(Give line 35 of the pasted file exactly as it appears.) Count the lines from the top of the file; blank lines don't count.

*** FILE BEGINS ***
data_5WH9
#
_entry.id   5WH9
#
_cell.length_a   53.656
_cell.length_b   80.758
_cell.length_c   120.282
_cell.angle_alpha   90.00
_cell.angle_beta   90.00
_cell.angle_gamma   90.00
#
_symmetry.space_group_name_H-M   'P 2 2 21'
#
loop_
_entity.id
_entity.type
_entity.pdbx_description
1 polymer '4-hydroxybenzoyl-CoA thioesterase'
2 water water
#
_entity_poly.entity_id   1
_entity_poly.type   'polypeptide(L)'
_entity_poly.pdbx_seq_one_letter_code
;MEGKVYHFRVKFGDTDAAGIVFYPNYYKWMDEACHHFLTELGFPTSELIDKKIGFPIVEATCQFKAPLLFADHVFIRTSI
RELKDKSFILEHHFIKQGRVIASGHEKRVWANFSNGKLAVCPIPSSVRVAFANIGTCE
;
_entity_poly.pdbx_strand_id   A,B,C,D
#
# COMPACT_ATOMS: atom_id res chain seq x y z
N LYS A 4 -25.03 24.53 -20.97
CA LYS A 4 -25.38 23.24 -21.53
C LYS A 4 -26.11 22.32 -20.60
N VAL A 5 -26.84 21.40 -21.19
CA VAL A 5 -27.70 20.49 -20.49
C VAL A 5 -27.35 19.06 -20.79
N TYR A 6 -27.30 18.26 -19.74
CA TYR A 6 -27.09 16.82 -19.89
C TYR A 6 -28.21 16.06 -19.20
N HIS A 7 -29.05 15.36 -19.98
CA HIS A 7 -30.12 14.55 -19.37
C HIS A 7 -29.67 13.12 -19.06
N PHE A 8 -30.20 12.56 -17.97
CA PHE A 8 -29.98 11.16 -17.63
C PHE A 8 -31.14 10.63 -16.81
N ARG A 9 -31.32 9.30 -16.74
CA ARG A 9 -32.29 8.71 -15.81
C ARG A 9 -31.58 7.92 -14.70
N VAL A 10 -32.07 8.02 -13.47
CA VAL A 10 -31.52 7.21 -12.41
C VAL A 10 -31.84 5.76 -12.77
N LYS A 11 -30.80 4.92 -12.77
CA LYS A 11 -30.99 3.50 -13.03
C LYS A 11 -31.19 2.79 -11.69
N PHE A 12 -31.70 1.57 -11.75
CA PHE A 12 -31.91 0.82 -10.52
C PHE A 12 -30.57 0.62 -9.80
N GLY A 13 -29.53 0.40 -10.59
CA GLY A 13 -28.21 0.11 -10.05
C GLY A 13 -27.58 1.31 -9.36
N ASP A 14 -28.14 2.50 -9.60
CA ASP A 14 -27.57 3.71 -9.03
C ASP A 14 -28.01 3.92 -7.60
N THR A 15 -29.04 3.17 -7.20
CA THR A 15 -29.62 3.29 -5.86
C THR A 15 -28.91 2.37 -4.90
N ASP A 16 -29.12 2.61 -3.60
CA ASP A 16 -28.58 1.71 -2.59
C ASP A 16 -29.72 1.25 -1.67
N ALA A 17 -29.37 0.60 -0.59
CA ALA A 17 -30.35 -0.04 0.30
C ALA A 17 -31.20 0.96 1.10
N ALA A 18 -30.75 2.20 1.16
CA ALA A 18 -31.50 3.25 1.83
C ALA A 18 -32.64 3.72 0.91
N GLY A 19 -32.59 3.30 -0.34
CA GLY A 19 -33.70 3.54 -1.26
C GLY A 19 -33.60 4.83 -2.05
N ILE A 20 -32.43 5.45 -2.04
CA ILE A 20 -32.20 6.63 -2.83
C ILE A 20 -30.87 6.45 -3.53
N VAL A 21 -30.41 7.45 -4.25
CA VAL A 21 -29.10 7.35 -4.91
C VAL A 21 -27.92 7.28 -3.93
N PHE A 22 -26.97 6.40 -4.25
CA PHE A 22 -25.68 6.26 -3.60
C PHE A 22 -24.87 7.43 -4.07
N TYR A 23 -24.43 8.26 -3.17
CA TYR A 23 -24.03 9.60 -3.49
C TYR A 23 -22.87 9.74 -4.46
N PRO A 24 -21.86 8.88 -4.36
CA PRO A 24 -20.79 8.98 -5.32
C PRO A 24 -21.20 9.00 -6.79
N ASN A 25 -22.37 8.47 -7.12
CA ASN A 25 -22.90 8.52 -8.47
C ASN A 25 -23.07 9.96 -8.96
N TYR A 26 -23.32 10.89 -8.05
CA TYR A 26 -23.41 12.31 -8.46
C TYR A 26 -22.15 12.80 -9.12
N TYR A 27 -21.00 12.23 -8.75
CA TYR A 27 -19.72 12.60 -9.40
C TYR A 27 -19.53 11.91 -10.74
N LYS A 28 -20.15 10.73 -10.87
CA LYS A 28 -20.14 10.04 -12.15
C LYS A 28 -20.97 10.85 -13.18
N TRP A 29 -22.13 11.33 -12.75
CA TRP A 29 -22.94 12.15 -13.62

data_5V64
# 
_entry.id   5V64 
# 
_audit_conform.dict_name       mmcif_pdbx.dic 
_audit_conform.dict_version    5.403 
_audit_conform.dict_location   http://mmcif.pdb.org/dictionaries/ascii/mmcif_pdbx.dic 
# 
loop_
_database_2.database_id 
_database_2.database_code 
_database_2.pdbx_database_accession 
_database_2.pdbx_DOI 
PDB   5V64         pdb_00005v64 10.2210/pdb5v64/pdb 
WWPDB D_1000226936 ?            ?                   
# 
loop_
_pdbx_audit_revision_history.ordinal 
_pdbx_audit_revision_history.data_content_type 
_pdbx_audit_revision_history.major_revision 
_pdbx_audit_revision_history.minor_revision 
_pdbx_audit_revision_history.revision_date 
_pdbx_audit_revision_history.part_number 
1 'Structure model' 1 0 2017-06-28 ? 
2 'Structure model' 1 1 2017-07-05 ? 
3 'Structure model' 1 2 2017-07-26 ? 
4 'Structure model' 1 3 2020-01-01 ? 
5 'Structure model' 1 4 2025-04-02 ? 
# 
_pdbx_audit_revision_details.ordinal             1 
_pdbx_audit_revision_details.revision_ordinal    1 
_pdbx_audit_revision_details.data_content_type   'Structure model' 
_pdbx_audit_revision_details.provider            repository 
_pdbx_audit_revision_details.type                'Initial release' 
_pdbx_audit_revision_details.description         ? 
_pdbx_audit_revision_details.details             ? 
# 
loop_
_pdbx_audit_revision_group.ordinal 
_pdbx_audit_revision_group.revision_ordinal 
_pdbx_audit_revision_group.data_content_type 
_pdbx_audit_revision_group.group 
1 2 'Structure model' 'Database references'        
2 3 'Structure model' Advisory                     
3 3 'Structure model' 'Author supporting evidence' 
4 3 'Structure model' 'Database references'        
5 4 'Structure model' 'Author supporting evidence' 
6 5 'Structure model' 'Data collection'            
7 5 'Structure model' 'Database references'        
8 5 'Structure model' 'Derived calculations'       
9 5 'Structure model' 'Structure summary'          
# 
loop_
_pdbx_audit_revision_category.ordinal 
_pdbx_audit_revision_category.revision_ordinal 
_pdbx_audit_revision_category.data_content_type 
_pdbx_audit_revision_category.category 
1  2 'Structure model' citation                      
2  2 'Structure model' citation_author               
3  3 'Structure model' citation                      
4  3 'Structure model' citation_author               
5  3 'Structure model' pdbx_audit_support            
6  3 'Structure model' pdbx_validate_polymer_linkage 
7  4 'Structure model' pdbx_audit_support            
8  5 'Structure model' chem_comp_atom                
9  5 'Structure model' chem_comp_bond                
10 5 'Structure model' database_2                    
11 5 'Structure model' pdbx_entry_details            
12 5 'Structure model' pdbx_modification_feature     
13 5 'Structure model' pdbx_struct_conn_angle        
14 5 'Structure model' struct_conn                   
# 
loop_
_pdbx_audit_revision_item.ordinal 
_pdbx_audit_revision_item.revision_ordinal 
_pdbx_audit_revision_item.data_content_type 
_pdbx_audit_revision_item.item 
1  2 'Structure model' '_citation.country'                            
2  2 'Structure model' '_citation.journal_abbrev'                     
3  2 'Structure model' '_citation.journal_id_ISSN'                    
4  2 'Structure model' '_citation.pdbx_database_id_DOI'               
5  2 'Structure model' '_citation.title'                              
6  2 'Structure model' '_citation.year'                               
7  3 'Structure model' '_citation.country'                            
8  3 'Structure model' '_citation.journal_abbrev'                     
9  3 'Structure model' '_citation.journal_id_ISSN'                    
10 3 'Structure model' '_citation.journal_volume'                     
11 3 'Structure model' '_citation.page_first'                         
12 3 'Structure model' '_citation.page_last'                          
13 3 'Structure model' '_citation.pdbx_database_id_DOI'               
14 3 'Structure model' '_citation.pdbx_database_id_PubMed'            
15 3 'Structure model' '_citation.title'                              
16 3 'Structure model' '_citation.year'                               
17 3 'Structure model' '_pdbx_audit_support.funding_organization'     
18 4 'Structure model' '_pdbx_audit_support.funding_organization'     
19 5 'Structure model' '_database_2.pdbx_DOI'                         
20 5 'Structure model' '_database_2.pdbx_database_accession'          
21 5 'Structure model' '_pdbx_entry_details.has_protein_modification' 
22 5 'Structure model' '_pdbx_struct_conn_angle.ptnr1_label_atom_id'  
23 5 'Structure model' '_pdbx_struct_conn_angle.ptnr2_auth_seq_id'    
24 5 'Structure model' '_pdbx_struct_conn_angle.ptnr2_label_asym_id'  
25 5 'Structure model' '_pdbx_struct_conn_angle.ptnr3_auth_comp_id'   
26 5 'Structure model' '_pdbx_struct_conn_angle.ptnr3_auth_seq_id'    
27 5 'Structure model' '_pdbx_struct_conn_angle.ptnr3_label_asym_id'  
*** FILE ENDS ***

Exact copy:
C VAL A 5 -27.35 19.06 -20.79